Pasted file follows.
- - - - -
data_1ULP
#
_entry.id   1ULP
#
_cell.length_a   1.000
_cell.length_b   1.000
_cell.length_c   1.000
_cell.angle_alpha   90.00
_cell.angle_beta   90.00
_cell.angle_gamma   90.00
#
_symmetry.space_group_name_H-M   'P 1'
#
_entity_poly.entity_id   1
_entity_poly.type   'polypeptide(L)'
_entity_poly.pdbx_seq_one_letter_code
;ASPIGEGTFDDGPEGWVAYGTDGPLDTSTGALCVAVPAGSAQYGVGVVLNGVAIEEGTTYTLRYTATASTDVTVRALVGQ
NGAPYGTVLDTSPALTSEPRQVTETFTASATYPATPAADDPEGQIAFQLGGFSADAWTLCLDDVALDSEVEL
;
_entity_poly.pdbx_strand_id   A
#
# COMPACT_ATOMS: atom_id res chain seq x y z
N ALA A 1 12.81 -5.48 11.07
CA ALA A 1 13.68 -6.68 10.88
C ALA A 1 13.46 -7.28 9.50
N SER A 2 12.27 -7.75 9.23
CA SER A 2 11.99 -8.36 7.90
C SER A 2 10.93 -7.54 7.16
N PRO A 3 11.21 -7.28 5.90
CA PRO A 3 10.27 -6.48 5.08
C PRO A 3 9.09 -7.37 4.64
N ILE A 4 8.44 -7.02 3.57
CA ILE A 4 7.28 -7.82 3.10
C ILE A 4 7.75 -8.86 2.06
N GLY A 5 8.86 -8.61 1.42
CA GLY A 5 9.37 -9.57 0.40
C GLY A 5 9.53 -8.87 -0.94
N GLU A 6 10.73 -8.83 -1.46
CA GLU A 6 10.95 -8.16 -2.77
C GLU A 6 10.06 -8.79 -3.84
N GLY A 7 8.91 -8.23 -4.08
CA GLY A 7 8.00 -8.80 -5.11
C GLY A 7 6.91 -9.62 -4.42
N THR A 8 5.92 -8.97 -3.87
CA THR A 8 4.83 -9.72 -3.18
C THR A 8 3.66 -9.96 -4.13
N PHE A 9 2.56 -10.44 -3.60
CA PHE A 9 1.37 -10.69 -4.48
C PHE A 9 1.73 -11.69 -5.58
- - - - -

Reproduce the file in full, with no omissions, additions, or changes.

data_1ULP
#
_entry.id   1ULP
#
_cell.length_a   1.000
_cell.length_b   1.000
_cell.length_c   1.000
_cell.angle_alpha   90.00
_cell.angle_beta   90.00
_cell.angle_gamma   90.00
#
_symmetry.space_group_name_H-M   'P 1'
#
_entity_poly.entity_id   1
_entity_poly.type   'polypeptide(L)'
_entity_poly.pdbx_seq_one_letter_code
;ASPIGEGTFDDGPEGWVAYGTDGPLDTSTGALCVAVPAGSAQYGVGVVLNGVAIEEGTTYTLRYTATASTDVTVRALVGQ
NGAPYGTVLDTSPALTSEPRQVTETFTASATYPATPAADDPEGQIAFQLGGFSADAWTLCLDDVALDSEVEL
;
_entity_poly.pdbx_strand_id   A
#
# COMPACT_ATOMS: atom_id res chain seq x y z
N ALA A 1 12.81 -5.48 11.07
CA ALA A 1 13.68 -6.68 10.88
C ALA A 1 13.46 -7.28 9.50
N SER A 2 12.27 -7.75 9.23
CA SER A 2 11.99 -8.36 7.90
C SER A 2 10.93 -7.54 7.16
N PRO A 3 11.21 -7.28 5.90
CA PRO A 3 10.27 -6.48 5.08
C PRO A 3 9.09 -7.37 4.64
N ILE A 4 8.44 -7.02 3.57
CA ILE A 4 7.28 -7.82 3.10
C ILE A 4 7.75 -8.86 2.06
N GLY A 5 8.86 -8.61 1.42
CA GLY A 5 9.37 -9.57 0.40
C GLY A 5 9.53 -8.87 -0.94
N GLU A 6 10.73 -8.83 -1.46
CA GLU A 6 10.95 -8.16 -2.77
C GLU A 6 10.06 -8.79 -3.84
N GLY A 7 8.91 -8.23 -4.08
CA GLY A 7 8.00 -8.80 -5.11
C GLY A 7 6.91 -9.62 -4.42
N THR A 8 5.92 -8.97 -3.87
CA THR A 8 4.83 -9.72 -3.18
C THR A 8 3.66 -9.96 -4.13
N PHE A 9 2.56 -10.44 -3.60
CA PHE A 9 1.37 -10.69 -4.48
C PHE A 9 1.73 -11.69 -5.58